Cyber psychology and the shifting persona of the cyber citizen: Who is the self in the virtual world?
The Internet has grown faster and has become more invasive and integrated into our lives than most people could have ever imagined. Since the year 2000, Internet usage has increased by 566%.  Current statistics estimate that 63.2% of Western Europeans are digitally active on a regular basis. When broken down generationally, 93% of teenagers are active.  From this and the constant progression of technology we can assume 100% of Europeans will be classed as digital citizens in the year 2020. Indeed Eric Schmidt, CEO of Google, has gone as far as to say that 100 % of the world’s population will be online in the year 2020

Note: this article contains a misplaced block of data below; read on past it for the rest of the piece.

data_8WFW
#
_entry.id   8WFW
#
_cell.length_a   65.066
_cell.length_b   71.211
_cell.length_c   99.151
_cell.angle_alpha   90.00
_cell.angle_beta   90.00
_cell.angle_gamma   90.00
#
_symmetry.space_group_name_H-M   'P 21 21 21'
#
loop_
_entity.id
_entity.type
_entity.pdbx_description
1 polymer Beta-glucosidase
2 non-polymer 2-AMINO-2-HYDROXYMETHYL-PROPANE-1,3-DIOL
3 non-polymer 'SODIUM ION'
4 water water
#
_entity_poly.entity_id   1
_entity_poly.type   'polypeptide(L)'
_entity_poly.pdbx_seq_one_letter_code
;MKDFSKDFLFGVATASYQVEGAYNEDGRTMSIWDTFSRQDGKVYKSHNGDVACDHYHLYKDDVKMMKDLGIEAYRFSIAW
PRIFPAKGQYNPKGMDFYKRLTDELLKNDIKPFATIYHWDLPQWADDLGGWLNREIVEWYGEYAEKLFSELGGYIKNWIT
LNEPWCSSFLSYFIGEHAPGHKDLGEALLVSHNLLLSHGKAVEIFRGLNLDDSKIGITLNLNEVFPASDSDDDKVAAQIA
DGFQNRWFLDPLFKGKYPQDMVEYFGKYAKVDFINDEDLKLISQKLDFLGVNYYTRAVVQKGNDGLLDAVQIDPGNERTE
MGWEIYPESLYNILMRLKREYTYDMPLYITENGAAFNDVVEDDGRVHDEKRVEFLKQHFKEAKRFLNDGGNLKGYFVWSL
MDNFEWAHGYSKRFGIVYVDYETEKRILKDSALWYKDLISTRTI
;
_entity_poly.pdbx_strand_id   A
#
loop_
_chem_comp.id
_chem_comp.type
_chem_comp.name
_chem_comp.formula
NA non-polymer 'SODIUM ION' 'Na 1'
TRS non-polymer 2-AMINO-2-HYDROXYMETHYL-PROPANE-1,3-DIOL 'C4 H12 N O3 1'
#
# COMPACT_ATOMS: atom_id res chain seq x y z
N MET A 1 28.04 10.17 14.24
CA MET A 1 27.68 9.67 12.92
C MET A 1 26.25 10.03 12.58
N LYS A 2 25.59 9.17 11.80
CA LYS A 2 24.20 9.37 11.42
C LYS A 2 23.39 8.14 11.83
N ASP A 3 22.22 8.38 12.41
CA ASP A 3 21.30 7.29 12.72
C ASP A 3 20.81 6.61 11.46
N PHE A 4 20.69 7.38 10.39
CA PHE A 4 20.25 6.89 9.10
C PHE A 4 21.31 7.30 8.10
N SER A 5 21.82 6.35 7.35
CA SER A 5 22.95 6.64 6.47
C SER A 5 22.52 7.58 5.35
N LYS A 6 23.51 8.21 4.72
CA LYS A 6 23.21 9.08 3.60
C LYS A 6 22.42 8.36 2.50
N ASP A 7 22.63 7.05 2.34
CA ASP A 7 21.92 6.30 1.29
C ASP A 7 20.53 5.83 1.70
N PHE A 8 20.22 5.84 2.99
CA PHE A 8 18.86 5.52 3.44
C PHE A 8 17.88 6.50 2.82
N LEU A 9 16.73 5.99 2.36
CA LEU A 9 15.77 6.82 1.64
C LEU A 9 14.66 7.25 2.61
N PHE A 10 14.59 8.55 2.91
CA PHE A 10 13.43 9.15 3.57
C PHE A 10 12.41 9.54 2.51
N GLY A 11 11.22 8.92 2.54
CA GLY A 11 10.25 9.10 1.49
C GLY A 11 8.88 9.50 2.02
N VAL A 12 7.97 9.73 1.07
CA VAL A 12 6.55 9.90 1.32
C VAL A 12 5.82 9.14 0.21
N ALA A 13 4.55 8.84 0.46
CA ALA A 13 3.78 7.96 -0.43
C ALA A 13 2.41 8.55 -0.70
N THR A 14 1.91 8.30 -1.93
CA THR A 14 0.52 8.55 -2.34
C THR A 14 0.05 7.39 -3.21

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For a cyber reality to exist healthily along with a real one a cyber citizen needs to have the same responsibilities and needs to be as civic minded, as the term citizen requires. The issues arise when citizens are in a world when laws and morals, as we understand, them do not exist. In the real world an individual is bound by the laws and responsibilities of the society, he has a moral compass that has been developed from the influences of that society. When he goes online he has the option of holding onto those rules or morals or jettisoning them to become whatever he wants. If someone is a father or husband in the real world does he still have the responsibility to behave as such in the virtual one? Millions of people using alternative identities inhabit virtual worlds every day. This can be as innocent as creating avatars to play “Farmworld” or on a deeper level they can spend endless hours in programs like “SecondLife” where they can actually create an entire new existence for themselves. They can create new worlds, fall in love and make and break their own laws. They even use their own virtual money (Interestingly, mirroring Layman brothers, August 2007, a $750,000 in-world bank called Ginko Financial collapsed due to a bank run after Linden Lab, the creators of Second Life banned gambling)  To judge both these activities similarly is a mistake. Both are termed ”role playing” but it is